Winter finally shows its ugly head to the animals of the Appalachian wilderness. Although there will be little or no snow, long-lasting storms will drench the deltas with ice-cold water and temperatures will drop to an average of 2 degrees Celsius. The small animals of the deltas, like salamanders and frogs, will cling on to life here as best they can, but the large animals will now have to leave. The hadrosaurs start to march up the mountains, and are followed by the hungry Dryptosaurus aquilunguis, which seek to prey on the duck-billed dinosaurs. These predators hunt and kill dozens of hadrosaurs during the start of winter, feasting on the remains of the weary herbivores. Winter, however, will even test the might of the dryptosaurs, as the worst is yet to come.
Mid-December, and the battalions of migrating dinosaurs find themselves among the cold forests of the plateau they’ve set on out for. Even in these forests, insulated by mountains all around them, the height of winter is desolate, and sleet, hail, and rain are common sights. For the groups of dryptosaurs, these are the days which put them to the test. Among the trees, a mating pair cuddles for warmth. The hadrosaurs are faring even worse then their predators, and many browse among the bodies of their brethren which have succumbed to the cold. The hadrosaurs would fare even worse back in the coastal lowlands, where the constant cold weather kills the plants of the deltas. The pine trees here barely sustain these majestic titans, which, in turn, allow the dryptosaurs to survive.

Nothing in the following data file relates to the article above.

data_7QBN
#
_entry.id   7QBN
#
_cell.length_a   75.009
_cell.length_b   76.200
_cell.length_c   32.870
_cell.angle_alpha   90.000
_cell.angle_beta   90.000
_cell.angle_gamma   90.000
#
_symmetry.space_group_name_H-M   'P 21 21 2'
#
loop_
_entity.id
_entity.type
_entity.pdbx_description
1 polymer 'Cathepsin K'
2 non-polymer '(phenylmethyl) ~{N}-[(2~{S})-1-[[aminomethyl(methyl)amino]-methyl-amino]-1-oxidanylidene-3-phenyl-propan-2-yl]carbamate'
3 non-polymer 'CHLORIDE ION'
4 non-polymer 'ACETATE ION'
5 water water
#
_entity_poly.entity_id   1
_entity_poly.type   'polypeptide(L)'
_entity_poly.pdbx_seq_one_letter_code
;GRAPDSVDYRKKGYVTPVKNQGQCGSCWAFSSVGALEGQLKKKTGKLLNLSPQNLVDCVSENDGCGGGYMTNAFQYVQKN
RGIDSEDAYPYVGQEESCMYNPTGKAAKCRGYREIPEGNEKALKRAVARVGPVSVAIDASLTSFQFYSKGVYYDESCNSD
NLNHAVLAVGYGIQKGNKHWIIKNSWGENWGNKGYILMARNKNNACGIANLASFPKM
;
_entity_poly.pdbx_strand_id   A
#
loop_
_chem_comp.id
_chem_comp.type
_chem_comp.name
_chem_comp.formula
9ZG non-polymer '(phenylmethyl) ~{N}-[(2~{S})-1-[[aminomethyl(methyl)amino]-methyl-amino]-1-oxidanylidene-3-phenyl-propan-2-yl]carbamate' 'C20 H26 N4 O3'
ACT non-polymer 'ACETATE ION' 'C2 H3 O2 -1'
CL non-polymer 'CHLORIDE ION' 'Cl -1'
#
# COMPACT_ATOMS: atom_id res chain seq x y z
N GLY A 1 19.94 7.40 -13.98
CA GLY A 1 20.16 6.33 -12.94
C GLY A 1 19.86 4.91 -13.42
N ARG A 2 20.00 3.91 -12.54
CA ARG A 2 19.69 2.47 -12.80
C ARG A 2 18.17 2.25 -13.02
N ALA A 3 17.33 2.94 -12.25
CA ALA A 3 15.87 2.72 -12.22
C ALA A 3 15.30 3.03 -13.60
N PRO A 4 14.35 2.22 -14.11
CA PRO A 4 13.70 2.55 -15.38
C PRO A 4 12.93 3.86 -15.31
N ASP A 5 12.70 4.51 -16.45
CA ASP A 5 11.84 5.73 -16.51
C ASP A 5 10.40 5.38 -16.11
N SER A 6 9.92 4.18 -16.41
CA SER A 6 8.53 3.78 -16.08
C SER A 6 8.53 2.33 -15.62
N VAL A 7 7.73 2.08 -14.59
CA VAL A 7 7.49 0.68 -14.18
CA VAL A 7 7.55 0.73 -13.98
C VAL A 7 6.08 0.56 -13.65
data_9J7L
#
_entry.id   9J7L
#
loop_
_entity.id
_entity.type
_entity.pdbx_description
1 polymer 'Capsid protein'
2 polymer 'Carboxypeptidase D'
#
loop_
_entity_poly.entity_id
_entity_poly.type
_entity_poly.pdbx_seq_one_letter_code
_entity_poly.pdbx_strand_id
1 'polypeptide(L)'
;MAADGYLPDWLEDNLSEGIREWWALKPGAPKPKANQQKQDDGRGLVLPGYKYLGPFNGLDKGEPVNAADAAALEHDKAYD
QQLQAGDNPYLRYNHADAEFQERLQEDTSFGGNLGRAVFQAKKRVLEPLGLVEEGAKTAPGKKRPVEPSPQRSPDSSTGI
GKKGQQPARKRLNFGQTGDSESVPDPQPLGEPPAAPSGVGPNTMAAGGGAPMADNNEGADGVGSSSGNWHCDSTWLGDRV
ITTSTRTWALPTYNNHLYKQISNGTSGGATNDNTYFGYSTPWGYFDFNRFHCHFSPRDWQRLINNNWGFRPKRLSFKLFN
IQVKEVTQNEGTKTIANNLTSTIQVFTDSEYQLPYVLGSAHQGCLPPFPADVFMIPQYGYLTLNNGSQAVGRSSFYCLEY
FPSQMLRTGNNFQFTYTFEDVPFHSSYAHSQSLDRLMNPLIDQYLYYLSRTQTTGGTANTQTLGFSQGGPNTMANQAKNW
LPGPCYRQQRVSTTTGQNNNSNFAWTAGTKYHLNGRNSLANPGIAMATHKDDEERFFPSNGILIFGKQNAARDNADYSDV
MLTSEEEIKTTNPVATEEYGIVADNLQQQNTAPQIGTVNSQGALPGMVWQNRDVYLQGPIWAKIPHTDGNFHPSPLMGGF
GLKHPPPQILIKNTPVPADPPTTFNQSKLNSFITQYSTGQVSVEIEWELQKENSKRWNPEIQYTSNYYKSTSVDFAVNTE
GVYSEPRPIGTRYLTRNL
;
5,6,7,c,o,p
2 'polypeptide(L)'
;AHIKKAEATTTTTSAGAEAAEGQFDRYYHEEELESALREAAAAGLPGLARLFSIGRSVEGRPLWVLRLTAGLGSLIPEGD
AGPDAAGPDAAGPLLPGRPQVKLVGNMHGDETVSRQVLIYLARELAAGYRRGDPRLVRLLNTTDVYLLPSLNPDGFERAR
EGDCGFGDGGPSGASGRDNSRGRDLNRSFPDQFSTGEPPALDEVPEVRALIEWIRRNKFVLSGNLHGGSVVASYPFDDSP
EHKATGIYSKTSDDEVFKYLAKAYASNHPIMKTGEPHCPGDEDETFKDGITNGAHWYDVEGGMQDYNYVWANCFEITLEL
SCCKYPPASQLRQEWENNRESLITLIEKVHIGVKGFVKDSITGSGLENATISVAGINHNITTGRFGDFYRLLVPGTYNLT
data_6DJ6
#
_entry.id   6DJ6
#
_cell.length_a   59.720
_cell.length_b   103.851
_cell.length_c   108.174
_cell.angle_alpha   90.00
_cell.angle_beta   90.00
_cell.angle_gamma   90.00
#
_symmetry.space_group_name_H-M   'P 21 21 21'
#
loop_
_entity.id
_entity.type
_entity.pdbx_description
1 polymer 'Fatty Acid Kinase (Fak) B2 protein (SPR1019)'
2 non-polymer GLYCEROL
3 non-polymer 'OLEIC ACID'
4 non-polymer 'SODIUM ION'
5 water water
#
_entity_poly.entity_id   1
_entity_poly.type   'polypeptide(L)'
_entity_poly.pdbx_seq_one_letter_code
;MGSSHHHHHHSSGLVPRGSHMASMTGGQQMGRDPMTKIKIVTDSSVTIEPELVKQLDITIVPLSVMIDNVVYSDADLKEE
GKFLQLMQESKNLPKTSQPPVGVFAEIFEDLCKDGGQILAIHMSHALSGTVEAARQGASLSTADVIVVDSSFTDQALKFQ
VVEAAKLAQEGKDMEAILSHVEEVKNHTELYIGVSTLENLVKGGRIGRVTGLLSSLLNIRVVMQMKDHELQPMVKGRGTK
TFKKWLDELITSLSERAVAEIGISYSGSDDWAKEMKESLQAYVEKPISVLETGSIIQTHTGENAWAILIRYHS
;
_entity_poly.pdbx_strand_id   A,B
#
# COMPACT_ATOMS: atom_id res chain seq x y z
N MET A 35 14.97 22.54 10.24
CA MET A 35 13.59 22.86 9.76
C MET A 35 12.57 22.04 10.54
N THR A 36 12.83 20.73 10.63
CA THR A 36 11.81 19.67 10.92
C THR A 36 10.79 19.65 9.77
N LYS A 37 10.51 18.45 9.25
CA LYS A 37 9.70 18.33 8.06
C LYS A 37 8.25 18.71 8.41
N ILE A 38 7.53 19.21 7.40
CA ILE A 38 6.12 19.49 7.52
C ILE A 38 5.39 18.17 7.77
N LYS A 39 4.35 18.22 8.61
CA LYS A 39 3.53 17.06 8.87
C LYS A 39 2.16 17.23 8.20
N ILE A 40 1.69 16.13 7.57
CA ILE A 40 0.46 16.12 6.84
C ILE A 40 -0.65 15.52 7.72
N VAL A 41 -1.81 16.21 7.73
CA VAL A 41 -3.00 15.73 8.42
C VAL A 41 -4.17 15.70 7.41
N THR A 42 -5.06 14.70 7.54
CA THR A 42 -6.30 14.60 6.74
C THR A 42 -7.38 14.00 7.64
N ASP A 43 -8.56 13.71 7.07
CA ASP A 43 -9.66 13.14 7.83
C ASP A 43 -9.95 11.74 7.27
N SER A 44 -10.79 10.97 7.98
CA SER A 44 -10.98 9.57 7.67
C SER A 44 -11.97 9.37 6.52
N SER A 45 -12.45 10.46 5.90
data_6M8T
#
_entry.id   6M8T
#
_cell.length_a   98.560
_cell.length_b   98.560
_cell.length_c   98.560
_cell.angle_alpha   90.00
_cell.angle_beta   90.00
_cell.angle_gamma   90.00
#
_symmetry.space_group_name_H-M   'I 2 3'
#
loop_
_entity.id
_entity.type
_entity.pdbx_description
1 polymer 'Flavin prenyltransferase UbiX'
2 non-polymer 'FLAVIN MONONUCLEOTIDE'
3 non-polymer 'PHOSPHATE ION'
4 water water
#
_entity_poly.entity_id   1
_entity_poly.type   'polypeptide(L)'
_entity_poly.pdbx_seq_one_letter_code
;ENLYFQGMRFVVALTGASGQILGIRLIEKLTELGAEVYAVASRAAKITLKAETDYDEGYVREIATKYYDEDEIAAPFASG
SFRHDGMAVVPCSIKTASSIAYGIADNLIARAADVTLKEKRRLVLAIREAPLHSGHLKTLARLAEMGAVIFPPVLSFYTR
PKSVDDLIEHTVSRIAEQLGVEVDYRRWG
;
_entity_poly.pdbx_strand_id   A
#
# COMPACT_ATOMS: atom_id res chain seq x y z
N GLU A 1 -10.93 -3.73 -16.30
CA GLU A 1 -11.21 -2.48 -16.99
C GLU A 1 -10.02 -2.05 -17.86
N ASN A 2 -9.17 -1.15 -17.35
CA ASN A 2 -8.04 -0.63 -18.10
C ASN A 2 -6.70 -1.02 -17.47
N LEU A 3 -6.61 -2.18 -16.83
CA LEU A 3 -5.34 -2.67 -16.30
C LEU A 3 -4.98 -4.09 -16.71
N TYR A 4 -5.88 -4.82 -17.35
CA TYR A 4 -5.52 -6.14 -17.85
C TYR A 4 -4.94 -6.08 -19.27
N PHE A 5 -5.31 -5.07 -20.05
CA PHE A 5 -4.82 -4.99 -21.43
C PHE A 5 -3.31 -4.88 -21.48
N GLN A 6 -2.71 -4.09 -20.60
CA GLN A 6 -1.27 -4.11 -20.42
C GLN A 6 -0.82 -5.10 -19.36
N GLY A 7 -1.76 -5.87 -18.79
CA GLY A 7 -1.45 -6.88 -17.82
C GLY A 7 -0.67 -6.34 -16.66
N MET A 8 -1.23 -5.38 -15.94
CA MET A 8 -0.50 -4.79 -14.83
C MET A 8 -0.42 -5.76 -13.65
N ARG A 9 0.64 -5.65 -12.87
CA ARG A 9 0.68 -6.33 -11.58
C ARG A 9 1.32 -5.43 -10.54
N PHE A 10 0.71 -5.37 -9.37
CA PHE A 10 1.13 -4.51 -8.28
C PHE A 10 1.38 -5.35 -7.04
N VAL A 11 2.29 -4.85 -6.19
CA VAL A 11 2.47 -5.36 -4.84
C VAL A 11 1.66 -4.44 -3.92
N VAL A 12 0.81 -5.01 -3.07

As the hadrosaurs browse, the mating pair of dryptosaurs find a native resident of these alpine woodlands. A nodosaur, decked in armor from nose to tail, rips bark off the sleet-covered conifers as the theropods watch from behind a grove of dead magnolia trees. The female dryptosaur cautiously approaches the armored herbivore, which grunts to deter her. Taking notice, the dryptosaur backs off, deciding not to mess with an unknown herbivore. The Dryptosaurus aquilunguis will have to settle for hadrosaur meat.
Late January, and signs of spring bring hope to the weary dinosaurs. The dryptosaur pair has survived, and have been tracking a small group of ornithomimosaurs for a few days. They finally strike, killing a large ornithomimosaur using their immense hand claws. These weapons are only found on dryptosaurs, giving them another advantage over the other lineages of large predator that live in the Navesink ecosystem. These theropods have braved the harsh Appalachian winter, and are rewarded by warmer weather.
This same rise in temperature signals the herds of hadrosaurs to migrate back to the lowlands, where they will be joined by groups of leptoceratopsids which have migrated back to their summer home from the south. The hadrosaurs seem joyful as they march through the same mountain passes they faced months earlier.